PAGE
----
Jun 29, 2009

I opened the windows to air out the apartment early this morning. It must have been seven. The crisp dayspring air wafted in and brought with it a curiously untimely smell of... bell peppers roasting. Who the heck roasts bell peppers at 7 am? - I wondered, as I peered out past the geraniums on the window sill.
But then I remembered, today is a holiday. On this day the city of Rome celebrates two very important fellows, St. Peter and St. Paul. Hence the bell peppers.

The Festa di San Pietro e Paolo, or properly the Solemnity of Saints Peter and Paul, is a holiday commemorating the martyrdom in Rome of the apostles Saint Peter and Paul of Tarsus, observed on June 29th. The celebration is of ancient origin, and in Rome it is a closely observed holiday. All business shuts down and people have the day off work. Picnic lunches are packed and taken to nearby beaches. Hence the bell peppers.

Saint Peter is also known as Ben-Yonah/Bar-Yonah, Simon Peter, Cephas and Kepha (Kepha and Cephas כיפא mean 'rock') - his original name is Shimon or Simeon. In Greek Πέτρος, Pétros also means rock. Pietro (in Italian the word pietra means rock too) was one of the Twelve Apostles, chosen by Jesus from his first disciples. Pietro was a Galilean peasant who ran a fishing business. He was assigned a leadership role by Jesus (Matthew 16:18), and is always in the lists of the Twelve Apostles and is also frequently mentioned in the Gospels as forming with James the Elder and John a special group within the Twelve Apostles, present at incidents at which the others were not, such as at the Transfiguration of Jesus.

Saint Paul, also called Paul of Tarsus (whose name in ancient Greek was: Σαούλ (Saul), Σαῦλος (Saulos), and Παῦλος (Paulos) was a Pharisee who called himself the "Apostle to the Gentiles." According to the Acts of the Apostles, his conversion took place on the road to Damascus as he was en route to persecuting more Christians after having slaughtered many in Jerusalem. Paolo's influence on Christian thinking arguably has been more significant than any other New Testament author. Paul's letters are largely written to churches which he had founded or visited; he was a great traveler, visiting Cyprus, Asia Minor (modern Turkey), mainland Greece, Crete and Rome bringing the teachings of Jesus of Nazareth with him. His letters are full of expositions of what Christians should believe and how they should live. He does not tell his correspondents (or the modern reader) much about the life of Jesus; his most explicit references are to the Last Supper, the crucifixion and resurrection.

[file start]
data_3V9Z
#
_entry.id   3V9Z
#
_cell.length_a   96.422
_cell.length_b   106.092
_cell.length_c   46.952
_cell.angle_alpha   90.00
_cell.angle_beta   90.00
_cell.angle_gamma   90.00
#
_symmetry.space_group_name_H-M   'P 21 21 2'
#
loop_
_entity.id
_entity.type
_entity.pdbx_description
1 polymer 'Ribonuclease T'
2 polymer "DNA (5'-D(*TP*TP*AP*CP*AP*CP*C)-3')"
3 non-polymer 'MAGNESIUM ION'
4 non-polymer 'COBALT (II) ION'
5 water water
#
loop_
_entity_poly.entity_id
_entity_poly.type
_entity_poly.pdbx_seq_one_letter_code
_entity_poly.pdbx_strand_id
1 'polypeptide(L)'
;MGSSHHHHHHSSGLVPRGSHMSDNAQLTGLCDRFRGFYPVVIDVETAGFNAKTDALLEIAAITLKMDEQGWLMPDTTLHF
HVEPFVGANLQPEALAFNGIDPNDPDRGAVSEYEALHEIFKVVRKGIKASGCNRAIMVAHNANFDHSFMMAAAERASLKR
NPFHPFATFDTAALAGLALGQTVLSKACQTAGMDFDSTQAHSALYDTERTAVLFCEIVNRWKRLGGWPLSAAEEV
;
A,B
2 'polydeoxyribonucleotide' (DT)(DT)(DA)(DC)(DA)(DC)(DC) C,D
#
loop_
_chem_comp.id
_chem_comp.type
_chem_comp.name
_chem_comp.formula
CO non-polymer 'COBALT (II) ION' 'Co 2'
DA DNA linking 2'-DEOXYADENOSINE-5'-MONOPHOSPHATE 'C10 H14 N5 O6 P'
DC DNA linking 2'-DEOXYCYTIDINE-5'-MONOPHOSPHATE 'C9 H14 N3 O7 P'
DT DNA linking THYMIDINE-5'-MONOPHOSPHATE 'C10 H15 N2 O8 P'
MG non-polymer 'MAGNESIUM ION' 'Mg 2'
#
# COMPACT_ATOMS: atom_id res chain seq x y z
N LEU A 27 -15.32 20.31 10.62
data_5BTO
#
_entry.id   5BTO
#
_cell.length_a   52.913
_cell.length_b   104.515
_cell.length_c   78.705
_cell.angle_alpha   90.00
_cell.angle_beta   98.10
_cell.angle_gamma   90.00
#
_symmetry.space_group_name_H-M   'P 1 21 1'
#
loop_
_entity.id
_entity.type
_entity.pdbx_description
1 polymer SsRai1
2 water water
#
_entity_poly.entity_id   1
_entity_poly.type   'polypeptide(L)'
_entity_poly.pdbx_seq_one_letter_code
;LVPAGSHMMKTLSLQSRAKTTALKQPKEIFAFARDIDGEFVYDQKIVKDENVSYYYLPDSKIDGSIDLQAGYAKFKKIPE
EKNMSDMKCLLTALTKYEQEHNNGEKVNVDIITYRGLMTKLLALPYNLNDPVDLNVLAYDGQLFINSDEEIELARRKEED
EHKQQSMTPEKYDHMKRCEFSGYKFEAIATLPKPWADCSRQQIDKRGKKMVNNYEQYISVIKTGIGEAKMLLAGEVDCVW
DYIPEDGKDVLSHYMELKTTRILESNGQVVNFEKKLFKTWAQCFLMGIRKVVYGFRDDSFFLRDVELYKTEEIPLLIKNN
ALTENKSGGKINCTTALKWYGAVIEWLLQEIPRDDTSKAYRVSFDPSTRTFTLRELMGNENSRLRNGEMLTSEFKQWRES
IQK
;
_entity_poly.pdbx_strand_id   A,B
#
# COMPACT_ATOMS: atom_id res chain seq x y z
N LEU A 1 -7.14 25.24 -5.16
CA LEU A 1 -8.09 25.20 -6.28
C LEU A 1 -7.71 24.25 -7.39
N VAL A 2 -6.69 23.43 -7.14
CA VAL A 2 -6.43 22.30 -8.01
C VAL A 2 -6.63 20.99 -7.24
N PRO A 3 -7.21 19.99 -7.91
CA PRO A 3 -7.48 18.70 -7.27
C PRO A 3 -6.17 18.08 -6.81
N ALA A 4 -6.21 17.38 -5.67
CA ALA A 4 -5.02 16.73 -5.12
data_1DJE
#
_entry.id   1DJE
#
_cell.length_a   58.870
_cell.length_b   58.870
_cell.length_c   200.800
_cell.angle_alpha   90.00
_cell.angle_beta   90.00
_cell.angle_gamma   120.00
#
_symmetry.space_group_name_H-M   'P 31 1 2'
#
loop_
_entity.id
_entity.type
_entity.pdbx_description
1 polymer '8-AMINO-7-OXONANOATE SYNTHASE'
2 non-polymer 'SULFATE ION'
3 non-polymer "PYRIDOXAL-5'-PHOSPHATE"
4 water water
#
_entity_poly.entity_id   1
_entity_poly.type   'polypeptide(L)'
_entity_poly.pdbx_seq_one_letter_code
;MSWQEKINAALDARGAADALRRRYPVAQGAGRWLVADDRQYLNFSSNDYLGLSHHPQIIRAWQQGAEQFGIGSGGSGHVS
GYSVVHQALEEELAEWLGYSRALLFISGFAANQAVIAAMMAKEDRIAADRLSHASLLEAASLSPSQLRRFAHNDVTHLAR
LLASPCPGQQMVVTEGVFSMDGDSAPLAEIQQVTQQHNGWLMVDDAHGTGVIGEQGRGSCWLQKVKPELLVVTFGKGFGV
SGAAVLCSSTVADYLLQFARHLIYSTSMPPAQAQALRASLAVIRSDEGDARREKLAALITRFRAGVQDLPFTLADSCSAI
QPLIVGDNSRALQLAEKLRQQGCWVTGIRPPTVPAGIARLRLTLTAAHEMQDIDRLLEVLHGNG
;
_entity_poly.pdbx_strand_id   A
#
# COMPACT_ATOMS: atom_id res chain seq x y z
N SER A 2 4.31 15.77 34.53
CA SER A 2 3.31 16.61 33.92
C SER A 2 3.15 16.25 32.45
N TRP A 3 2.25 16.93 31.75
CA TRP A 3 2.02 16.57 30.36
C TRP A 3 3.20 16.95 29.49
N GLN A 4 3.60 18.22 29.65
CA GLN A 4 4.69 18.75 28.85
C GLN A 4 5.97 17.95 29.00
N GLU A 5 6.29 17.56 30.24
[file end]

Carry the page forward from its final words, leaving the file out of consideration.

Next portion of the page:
Caravaggio's dynamic depictions of St. Peter's crucifixion and St. Paul's conversion


The Roman Martyrology (a rather and extensive but not exhaustive list of the saints recognized by the Church) assigns June 29th as the feats day of both Peter and Paul, without thereby declaring that to be the day of their deaths. St. Augustine of Hippo says in his Sermon 295: "One day is assigned for the celebration of the martyrdom of the two apostles. But those two were one. Although their martyrdom occurred on different days, they were one."

-.-

That smell of bell peppers drifting in my kitchen as I brewed breakfast espresso, brought to mind a summer recipe my mom used to make when packing a basket with goodies before hitting the beach at Ostia or Fregene on June 29th. Mamma's Peperoni imbottiti is a complete meal in itself, the perfect Mediterranean diet element as it combines pasta and a seasonal veggie all in one baked delicacy. That premature lunch aroma made me want to make some today, to bring to my friend Barbara's pool, where our kids will be splashing around in her garden, water wing-clad, squealing and eyelashes clustered.


My mother's recipe for these refreshing Neapolitan stuffed bell peppers yields 6 servings. Why don't you celebrate San Pietro e Paolo with us today and make some yourself?
  • 12 large bell peppers
  • 500 gr (1.1 lb) short pasta (tubular or spiraling would be best)
  • Extra virgin olive oil for frying
  • 2 garlic cloves, unpeeled (the Italian term for this is in camicia, in their “shirts”, husks)
  • 5 plum tomatoes, blanched, peeled, and chopped
  • 2 tbsp salted or pickled capers, well rinsed
  • 3 tbsp pitted organic black olives, coarsely chopped
  • 3 salted anchovies (visit a delicatessen for these, or use canned anchovy fillets packed in oil if you cannot find them). In any case, wash, bone, and mince them.
  • A small bunch of Italian flat leaf parsley, minced
  • Salt & pepper to taste
Preheat oven to 180°C (350°F).
Prepare the peppers by leaving them whole and cutting around the stems, shaking out the seeds, washing them, and patting them dry. Next, broil them over the stove top flame to blister the skins, making sure you don’t burn your hands. My mom’s fail safe system is to then cool them off for a few minutes in a brown paper bag, the skins will peel right off: gently rub the bell peppers with a towel, taking care not to pierce the flesh. If you wish to leave the skins on you can, but in this case you’ll have to increase the final baking time to an hour.